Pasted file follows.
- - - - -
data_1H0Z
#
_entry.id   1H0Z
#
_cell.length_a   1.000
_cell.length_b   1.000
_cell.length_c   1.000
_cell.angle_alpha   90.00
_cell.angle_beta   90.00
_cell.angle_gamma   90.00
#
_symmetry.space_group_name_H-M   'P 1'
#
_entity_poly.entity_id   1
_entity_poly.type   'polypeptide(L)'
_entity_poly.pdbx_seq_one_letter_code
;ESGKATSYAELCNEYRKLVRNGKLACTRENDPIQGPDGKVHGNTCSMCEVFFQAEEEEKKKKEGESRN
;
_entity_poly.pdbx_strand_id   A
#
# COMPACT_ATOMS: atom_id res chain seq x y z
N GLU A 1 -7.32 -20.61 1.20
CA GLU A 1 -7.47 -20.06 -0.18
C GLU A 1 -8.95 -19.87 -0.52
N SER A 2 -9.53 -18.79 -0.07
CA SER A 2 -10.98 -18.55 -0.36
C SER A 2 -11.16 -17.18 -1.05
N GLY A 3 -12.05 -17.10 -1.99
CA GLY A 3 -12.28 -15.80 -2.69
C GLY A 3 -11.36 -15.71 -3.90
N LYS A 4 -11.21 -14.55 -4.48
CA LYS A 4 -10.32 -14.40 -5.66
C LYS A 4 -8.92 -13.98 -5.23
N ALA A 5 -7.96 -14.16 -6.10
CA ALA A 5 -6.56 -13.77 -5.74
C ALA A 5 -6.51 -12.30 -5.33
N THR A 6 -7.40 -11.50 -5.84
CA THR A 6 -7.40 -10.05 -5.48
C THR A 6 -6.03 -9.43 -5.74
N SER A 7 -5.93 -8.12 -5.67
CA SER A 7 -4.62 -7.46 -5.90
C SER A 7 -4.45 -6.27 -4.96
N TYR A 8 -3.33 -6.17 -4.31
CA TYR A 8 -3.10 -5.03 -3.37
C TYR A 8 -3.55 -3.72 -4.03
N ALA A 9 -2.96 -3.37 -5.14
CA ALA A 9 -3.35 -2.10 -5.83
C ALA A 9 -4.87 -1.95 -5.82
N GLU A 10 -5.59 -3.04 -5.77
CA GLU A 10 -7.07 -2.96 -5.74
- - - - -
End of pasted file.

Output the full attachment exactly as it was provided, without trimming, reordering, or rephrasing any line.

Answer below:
data_1H0Z
#
_entry.id   1H0Z
#
_cell.length_a   1.000
_cell.length_b   1.000
_cell.length_c   1.000
_cell.angle_alpha   90.00
_cell.angle_beta   90.00
_cell.angle_gamma   90.00
#
_symmetry.space_group_name_H-M   'P 1'
#
_entity_poly.entity_id   1
_entity_poly.type   'polypeptide(L)'
_entity_poly.pdbx_seq_one_letter_code
;ESGKATSYAELCNEYRKLVRNGKLACTRENDPIQGPDGKVHGNTCSMCEVFFQAEEEEKKKKEGESRN
;
_entity_poly.pdbx_strand_id   A
#
# COMPACT_ATOMS: atom_id res chain seq x y z
N GLU A 1 -7.32 -20.61 1.20
CA GLU A 1 -7.47 -20.06 -0.18
C GLU A 1 -8.95 -19.87 -0.52
N SER A 2 -9.53 -18.79 -0.07
CA SER A 2 -10.98 -18.55 -0.36
C SER A 2 -11.16 -17.18 -1.05
N GLY A 3 -12.05 -17.10 -1.99
CA GLY A 3 -12.28 -15.80 -2.69
C GLY A 3 -11.36 -15.71 -3.90
N LYS A 4 -11.21 -14.55 -4.48
CA LYS A 4 -10.32 -14.40 -5.66
C LYS A 4 -8.92 -13.98 -5.23
N ALA A 5 -7.96 -14.16 -6.10
CA ALA A 5 -6.56 -13.77 -5.74
C ALA A 5 -6.51 -12.30 -5.33
N THR A 6 -7.40 -11.50 -5.84
CA THR A 6 -7.40 -10.05 -5.48
C THR A 6 -6.03 -9.43 -5.74
N SER A 7 -5.93 -8.12 -5.67
CA SER A 7 -4.62 -7.46 -5.90
C SER A 7 -4.45 -6.27 -4.96
N TYR A 8 -3.33 -6.17 -4.31
CA TYR A 8 -3.10 -5.03 -3.37
C TYR A 8 -3.55 -3.72 -4.03
N ALA A 9 -2.96 -3.37 -5.14
CA ALA A 9 -3.35 -2.10 -5.83
C ALA A 9 -4.87 -1.95 -5.82
N GLU A 10 -5.59 -3.04 -5.77
CA GLU A 10 -7.07 -2.96 -5.74